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Unilateral Facilitation Does Not Raise International Labor Migration from the Philippines

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Author Info

  • David McKenzie

    ()
    (Development Research Group, The World Bank)

  • Emily Beam

    ()
    (Department of Economics, National University of Singapore)

  • Dean Yang

    ()
    (Economics Department, University of Michigan)

Abstract

Significant income gains from migrating from poorer to richer countries have motivated unilateral (source-country) policies facilitating labor emigration. However, their effectiveness is unknown. We conducted a large-scale randomized experiment in the Philippines testing the impact of unilaterally facilitating international labor migration. Our most intensive treatment doubled the rate of job offers but had no identifiable effect on international labor migration. Even the highest overseas job-search rate we induced (22%) falls far short of the share initially expressing interest in migrating (34%). We conclude that unilateral migration facilitation will at most induce a trickle, not a flood, of additional emigration.

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Bibliographic Info

Paper provided by Centre for Research and Analysis of Migration (CReAM), Department of Economics, University College London in its series CReAM Discussion Paper Series with number 1319.

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Date of creation: Sep 2013
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Handle: RePEc:crm:wpaper:1319

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Keywords: International migration; passport costs; barriers to migration; unilateral migration policy; imperfect information; job-matching; field experiment; Philippines;

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References

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  1. Gharad Bryan & Shyamal Chowdhury & A. Mushfiq Mobarak, 2011. "Seasonal Migration and Risk Aversion," Working Papers id:4650, eSocialSciences.
  2. Mckenzie, David & Rapoport, Hillel, 2007. "Network effects and the dynamics of migration and inequality: Theory and evidence from Mexico," Journal of Development Economics, Elsevier, vol. 84(1), pages 1-24, September.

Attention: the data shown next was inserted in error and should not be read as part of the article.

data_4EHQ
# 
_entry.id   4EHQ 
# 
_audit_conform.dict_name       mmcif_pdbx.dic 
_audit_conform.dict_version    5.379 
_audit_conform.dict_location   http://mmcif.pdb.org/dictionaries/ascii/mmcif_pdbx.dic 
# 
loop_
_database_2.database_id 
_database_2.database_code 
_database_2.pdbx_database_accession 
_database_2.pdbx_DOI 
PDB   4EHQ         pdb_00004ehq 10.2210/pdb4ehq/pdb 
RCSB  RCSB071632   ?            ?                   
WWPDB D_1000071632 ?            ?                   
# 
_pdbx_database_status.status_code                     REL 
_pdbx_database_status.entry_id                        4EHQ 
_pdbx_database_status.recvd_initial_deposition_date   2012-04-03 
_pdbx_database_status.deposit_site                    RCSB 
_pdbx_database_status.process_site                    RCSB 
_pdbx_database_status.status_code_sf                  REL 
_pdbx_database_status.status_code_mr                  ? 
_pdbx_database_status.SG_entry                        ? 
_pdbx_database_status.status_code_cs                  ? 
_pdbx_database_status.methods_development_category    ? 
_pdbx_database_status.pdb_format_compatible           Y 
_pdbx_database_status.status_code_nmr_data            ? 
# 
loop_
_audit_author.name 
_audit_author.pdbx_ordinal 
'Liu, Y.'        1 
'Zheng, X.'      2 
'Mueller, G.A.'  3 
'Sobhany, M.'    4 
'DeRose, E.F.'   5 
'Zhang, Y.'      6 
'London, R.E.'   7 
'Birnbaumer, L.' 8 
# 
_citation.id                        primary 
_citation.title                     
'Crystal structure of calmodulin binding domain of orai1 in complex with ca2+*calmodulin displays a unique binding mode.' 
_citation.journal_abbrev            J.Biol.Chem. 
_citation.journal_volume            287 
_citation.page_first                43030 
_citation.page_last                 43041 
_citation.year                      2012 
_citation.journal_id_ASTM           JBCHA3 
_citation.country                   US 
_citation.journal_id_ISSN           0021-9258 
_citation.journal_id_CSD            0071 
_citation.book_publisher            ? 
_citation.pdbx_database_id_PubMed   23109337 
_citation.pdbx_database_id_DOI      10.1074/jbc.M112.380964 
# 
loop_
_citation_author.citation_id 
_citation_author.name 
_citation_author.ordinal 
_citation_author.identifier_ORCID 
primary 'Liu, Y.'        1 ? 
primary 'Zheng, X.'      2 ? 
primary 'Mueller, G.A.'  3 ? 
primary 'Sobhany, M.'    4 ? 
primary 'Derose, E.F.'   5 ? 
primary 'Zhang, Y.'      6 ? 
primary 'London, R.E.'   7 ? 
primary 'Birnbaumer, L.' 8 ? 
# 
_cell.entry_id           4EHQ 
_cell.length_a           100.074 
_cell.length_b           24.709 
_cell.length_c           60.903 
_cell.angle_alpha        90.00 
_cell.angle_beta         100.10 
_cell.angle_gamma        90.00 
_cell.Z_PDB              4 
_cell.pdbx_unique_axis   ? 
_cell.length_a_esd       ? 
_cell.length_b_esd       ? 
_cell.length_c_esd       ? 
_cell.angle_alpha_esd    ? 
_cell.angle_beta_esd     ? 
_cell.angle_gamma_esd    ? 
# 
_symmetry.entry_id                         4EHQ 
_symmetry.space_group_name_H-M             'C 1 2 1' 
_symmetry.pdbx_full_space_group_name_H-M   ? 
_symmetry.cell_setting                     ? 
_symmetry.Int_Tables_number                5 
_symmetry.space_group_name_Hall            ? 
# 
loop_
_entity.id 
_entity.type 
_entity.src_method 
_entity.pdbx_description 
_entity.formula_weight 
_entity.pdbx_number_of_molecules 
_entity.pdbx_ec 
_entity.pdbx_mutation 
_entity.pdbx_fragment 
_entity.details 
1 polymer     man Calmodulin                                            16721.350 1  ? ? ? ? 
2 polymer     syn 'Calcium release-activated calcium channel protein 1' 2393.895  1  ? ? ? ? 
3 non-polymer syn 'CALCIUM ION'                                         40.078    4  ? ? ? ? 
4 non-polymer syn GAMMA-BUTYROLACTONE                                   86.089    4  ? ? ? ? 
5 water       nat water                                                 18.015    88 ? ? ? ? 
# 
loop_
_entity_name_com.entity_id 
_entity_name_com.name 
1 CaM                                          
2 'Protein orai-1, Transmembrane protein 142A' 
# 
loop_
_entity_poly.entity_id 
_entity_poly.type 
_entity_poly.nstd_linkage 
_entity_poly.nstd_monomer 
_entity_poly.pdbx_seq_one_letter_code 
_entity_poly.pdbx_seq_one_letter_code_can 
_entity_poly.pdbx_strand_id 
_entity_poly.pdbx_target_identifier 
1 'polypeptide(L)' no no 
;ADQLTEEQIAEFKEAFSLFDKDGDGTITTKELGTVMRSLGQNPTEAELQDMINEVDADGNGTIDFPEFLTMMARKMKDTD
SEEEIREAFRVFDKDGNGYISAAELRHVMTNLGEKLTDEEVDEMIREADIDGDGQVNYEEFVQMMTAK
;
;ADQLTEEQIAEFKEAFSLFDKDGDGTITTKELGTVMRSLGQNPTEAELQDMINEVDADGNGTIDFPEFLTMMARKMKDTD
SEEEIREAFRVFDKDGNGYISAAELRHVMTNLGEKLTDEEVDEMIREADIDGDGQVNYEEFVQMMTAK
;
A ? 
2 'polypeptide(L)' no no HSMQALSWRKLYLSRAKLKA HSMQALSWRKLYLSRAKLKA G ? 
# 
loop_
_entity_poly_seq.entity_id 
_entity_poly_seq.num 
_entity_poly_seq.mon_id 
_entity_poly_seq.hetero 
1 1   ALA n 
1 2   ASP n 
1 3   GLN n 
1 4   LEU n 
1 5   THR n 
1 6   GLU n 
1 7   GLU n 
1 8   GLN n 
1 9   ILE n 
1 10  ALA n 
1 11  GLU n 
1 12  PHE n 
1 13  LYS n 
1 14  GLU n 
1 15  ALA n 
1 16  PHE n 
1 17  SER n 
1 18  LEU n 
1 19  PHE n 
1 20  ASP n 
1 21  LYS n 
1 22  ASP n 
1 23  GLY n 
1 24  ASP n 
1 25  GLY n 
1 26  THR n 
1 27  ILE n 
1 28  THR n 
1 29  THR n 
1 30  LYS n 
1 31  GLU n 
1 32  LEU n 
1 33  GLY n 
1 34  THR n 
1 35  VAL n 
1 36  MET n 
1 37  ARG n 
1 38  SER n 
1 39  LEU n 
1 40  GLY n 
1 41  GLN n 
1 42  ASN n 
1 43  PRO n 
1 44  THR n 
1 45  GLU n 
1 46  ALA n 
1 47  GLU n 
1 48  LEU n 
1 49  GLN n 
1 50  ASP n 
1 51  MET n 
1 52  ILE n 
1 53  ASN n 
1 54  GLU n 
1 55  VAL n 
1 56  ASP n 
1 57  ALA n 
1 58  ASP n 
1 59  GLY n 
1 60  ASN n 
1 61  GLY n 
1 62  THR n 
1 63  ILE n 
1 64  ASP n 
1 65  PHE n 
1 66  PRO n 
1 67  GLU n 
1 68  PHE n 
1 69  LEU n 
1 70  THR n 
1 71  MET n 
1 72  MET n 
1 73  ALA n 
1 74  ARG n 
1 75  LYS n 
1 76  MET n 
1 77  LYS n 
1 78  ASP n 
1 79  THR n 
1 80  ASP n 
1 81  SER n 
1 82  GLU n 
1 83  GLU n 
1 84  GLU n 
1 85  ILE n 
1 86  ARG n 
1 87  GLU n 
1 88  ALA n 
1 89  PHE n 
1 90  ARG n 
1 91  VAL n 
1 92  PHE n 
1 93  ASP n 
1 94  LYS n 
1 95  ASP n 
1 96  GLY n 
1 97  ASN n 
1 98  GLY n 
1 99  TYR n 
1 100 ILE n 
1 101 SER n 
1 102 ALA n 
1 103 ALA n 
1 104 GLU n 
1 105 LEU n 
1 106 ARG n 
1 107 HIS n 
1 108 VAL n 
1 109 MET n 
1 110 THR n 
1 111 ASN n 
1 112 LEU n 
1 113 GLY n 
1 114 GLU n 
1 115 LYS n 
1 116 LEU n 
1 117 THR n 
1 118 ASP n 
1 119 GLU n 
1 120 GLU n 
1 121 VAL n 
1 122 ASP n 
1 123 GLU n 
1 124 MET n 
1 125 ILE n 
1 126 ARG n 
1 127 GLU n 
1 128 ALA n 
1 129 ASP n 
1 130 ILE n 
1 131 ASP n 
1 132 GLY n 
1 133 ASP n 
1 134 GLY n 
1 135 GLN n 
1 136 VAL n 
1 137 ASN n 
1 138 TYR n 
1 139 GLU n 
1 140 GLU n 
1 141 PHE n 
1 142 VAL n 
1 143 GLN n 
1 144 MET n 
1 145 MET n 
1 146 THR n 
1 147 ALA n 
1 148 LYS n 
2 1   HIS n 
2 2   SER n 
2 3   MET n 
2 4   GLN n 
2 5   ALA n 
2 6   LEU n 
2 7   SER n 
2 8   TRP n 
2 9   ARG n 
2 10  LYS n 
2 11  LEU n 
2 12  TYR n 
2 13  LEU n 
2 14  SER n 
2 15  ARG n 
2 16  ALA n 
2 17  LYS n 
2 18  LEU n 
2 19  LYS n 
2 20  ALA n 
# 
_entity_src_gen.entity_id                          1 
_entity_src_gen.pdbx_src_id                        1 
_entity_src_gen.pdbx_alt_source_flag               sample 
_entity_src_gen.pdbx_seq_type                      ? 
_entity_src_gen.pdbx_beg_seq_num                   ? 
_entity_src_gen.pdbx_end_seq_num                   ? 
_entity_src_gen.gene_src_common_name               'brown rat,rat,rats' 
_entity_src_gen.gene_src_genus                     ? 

3. McKenzie, David & Gibson, John & Stillman, Steven, 2013. "A land of milk and honey with streets paved with gold: Do emigrants have over-optimistic expectations about incomes abroad?," Journal of Development Economics, Elsevier, vol. 102(C), pages 116-127.
  4. David McKenzie & John Gibson & Steven Stillman, 2010. "How Important Is Selection? Experimental vs. Non-Experimental Measures of the Income Gains from Migration," Journal of the European Economic Association, MIT Press, vol. 8(4), pages 913-945, 06.
  5. Dean Yang, 2004. "Why Do Migrants Return to Poor Countries? Evidence from Philippine Migrants’ Responses to Exchange Rate Shocks," Working Papers 513, Research Seminar in International Economics, University of Michigan.
  6. Ortega, Javier, 2000. "Pareto-Improving Immigration in an Economy with Equilibrium Unemployment," Economic Journal, Royal Economic Society, vol. 110(460), pages 92-112, January.
  7. Orley C. Ashenfelter, 2012. "Comparing Real Wages," NBER Working Papers 18006, National Bureau of Economic Research, Inc.
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Cited by:
  1. Batista, Catia & Narciso, Gaia, 2013. "Migrant Remittances and Information Flows: Evidence from a Field Experiment," IZA Discussion Papers 7839, Institute for the Study of Labor (IZA).

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